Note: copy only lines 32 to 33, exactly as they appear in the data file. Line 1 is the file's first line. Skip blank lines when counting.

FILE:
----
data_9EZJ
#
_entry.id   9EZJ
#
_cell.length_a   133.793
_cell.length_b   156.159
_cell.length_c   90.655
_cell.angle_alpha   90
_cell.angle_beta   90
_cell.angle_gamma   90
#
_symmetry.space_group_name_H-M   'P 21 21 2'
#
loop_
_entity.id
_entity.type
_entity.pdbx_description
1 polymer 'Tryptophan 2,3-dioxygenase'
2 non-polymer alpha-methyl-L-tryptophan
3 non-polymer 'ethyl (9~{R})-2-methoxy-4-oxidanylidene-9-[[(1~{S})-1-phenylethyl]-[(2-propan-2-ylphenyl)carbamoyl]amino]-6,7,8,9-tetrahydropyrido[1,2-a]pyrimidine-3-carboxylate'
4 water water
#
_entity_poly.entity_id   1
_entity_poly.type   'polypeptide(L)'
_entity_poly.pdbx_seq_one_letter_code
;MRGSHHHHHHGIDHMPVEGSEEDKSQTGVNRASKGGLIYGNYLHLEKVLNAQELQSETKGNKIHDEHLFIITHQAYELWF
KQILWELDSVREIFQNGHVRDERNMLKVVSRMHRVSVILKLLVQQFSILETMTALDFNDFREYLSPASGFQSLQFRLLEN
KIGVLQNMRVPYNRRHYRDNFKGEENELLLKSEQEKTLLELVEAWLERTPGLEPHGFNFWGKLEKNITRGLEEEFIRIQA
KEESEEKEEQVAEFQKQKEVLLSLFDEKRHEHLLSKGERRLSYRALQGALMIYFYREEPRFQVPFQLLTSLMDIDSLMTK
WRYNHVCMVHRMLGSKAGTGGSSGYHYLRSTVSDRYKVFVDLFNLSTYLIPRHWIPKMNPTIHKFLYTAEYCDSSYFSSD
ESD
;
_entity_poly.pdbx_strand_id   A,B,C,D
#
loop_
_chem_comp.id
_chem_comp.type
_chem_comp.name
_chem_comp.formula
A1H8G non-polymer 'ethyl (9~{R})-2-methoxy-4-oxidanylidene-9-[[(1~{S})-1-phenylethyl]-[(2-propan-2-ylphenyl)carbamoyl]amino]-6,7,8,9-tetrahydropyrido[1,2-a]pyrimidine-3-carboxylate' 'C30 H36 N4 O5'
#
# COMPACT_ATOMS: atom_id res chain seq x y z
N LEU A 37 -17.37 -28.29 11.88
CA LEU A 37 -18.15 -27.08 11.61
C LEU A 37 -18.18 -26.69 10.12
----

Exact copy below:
;
_entity_poly.pdbx_strand_id   A,B,C,D